The result is that people are getting worried, and start putting their houses on the market.
Few are buying, because that deduction was one of the FEW reasons their monthly costs were similar and only slightly higher than rental.
A dark picture ……

My tip: when you see a wonderful home, or an apartment in a wonderful area, try to make a good rental deal. I bet your purchasing price will be lower next year!!

By: Helen22 Wed, 23 Nov 2011 16:10:57 +0000 You has introduced an excellent post. You created your ingredient and not much to talk about. It’s like this wide-spread undeniable proven point that you can not debate with actually not wide-spread, everything has its different. Thanks for this details.
KB Homes

By: bib Sat, 24 Apr 2010 10:52:17 +0000 that’s right redrob, because rent doesn’t always follow inflation and it highly depends on the supply & demand of the house rental market. It is a no brainer that renting is definitely a better option than buying a house at this very moment. And the home prices will definitely be adjusted before it slowly climbs back up again.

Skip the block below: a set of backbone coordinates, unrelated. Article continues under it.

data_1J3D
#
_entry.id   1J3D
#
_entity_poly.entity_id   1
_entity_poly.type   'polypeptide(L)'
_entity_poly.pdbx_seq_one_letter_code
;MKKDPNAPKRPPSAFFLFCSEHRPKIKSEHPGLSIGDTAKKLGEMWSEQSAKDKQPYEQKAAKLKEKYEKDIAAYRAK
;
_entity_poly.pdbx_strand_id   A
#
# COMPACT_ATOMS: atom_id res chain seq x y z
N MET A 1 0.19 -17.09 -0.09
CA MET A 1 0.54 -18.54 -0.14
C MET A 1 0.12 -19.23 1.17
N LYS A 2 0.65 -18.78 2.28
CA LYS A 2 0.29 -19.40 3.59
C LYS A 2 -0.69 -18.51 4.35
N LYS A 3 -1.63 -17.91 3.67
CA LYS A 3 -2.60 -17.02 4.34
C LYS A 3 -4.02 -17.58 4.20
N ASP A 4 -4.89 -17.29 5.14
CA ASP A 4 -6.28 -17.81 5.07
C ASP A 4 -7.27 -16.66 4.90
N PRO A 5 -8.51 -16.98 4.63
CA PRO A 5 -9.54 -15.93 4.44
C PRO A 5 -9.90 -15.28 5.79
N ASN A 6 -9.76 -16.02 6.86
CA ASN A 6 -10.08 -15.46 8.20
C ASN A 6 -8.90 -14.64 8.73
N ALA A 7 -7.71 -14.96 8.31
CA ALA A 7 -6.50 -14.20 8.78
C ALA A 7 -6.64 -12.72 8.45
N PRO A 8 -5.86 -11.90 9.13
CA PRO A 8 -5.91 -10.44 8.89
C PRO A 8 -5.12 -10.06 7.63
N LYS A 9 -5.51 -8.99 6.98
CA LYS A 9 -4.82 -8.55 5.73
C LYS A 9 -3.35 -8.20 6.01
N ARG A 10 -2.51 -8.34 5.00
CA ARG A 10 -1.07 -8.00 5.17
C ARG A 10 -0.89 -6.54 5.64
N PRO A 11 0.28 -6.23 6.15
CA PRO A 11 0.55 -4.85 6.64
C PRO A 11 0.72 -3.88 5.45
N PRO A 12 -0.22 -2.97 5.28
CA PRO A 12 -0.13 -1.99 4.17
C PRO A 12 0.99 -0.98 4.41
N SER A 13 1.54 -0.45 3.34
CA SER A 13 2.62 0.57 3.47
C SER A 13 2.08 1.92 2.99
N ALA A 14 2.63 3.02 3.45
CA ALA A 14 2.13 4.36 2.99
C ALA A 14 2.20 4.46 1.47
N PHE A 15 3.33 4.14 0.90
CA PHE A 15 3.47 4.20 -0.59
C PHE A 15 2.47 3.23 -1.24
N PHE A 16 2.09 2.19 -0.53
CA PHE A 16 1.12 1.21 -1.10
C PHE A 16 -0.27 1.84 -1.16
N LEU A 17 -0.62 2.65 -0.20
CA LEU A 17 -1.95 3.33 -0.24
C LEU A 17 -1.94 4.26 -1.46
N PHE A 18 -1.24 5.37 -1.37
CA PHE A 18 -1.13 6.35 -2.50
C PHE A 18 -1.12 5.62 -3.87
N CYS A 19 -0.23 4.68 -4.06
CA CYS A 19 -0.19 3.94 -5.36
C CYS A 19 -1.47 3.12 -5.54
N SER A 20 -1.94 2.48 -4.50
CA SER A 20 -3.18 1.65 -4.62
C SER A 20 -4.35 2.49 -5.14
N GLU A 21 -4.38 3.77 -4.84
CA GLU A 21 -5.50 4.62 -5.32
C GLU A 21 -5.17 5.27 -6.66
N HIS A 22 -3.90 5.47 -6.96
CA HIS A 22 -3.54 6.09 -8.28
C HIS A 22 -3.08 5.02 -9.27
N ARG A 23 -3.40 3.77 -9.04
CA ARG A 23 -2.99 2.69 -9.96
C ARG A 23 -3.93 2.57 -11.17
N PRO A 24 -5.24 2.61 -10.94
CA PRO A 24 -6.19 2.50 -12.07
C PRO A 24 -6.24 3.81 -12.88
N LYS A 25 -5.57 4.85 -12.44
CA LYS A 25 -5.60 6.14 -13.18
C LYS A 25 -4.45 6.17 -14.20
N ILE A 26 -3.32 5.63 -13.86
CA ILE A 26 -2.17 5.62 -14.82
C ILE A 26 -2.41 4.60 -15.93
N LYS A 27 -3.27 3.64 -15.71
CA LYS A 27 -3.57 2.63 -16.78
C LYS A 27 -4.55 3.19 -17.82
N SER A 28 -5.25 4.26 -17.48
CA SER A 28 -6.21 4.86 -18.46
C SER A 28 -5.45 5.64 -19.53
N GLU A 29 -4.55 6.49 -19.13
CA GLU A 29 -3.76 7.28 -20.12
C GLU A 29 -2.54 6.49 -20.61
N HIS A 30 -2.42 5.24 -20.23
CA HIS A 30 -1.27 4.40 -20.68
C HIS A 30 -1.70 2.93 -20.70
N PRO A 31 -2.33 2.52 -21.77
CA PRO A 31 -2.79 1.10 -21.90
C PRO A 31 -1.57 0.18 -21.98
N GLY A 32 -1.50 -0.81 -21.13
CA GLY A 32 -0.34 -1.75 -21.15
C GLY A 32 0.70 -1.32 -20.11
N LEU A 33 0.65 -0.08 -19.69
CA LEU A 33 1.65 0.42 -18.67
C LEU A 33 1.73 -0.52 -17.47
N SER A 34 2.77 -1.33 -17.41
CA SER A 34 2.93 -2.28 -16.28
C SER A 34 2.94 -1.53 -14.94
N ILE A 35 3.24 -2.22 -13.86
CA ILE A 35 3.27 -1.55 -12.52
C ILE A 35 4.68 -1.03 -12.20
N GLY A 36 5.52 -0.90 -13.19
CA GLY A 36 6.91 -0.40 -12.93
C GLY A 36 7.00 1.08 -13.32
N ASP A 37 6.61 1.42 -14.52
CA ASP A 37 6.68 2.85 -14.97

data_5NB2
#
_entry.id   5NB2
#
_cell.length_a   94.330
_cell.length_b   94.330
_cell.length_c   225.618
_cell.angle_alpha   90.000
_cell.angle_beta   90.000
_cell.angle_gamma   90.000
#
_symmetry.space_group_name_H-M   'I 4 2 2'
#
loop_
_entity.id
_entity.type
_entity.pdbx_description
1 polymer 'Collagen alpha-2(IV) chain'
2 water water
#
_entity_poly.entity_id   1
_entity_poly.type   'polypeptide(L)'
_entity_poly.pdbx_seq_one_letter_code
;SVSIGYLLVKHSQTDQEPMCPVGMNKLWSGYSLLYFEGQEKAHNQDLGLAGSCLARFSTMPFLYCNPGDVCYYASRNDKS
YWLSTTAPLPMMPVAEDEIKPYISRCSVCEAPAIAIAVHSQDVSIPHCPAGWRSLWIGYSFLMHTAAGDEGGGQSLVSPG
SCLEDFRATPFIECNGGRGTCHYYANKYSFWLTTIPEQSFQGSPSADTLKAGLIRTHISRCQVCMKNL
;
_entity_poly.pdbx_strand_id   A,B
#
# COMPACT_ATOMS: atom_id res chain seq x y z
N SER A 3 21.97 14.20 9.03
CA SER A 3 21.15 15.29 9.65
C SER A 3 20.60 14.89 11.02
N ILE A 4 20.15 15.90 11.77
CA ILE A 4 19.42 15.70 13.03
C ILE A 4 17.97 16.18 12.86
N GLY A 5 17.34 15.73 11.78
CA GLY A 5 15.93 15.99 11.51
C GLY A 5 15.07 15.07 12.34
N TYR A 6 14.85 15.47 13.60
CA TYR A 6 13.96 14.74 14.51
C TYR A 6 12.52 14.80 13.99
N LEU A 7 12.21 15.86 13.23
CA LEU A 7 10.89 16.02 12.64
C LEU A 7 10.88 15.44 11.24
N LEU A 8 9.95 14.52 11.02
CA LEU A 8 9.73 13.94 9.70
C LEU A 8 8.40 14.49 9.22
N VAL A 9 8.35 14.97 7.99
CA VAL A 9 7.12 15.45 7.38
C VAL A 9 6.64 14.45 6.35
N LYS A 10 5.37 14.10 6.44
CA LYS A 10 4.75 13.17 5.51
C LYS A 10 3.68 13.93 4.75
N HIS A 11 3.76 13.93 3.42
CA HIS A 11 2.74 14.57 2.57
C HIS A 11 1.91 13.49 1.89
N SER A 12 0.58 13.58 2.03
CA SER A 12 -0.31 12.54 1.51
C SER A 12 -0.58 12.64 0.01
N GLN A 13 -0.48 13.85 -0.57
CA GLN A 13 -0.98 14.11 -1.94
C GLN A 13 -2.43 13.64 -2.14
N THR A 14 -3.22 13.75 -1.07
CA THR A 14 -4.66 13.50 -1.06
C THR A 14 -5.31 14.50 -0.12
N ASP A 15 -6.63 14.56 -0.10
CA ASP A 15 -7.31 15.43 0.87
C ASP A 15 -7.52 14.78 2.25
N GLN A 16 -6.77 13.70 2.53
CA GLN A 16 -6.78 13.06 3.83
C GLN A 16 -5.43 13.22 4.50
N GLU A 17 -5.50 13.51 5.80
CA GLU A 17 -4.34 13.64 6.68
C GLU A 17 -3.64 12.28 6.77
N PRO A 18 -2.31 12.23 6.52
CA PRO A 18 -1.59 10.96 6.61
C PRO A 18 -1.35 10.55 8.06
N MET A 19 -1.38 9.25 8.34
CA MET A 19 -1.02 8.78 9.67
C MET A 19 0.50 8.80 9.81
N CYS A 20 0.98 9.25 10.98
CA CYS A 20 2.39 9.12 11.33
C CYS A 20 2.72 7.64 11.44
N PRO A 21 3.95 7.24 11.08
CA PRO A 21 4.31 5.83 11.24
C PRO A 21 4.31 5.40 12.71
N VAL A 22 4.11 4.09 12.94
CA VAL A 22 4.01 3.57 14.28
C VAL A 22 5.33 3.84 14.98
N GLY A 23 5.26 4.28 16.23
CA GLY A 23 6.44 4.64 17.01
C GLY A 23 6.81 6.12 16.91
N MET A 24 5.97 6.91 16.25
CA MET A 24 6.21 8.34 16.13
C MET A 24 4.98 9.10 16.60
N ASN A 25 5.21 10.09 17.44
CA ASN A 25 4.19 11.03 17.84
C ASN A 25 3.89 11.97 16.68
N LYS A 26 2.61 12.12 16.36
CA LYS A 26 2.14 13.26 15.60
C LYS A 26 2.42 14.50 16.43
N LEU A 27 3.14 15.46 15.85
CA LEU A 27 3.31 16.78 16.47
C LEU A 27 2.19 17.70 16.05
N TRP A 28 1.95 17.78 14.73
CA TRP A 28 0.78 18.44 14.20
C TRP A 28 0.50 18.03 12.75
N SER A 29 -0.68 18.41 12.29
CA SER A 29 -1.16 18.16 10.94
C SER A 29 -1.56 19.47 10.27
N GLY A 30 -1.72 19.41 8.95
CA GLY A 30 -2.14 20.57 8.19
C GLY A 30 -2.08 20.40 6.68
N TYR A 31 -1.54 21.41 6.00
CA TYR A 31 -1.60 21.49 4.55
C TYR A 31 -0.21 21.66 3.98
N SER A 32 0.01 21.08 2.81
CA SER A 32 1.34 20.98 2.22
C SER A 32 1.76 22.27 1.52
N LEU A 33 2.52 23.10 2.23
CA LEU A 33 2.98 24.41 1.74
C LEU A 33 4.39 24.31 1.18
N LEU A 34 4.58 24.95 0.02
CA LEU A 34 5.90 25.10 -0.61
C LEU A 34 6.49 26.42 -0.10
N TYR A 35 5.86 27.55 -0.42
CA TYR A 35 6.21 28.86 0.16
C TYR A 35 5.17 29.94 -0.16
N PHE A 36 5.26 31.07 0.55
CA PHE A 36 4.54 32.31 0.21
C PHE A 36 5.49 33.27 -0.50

By: bib Sat, 24 Apr 2010 10:46:26 +0000 Okay,i did not say that CPI measures the cost of living. I meant that CPI is a partial indicator of inflation, and inflation has partial impact to our cost of living. And notice that the housing prices were hyper-inflated for the last decade and the cost of living grew at a slow but steady rate. We are now entering the adjusting period until home prices return to normal, or, higher wages and hyper inflation should kicks in for a year or two to match with the existing home prices (which is not likely to happen). The US is not an emerging country, so its home prices shouldn’t be this expensive. Again, any possibility could exist; the existing home price could maintain at the current level if:
(1) there’s a high demand of home purchasing – driven by need or irrational desires (must be backed up by the buyers’ ability – as in financial power to be able to afford a down payment, having a stable job that pays well, with excellent rating)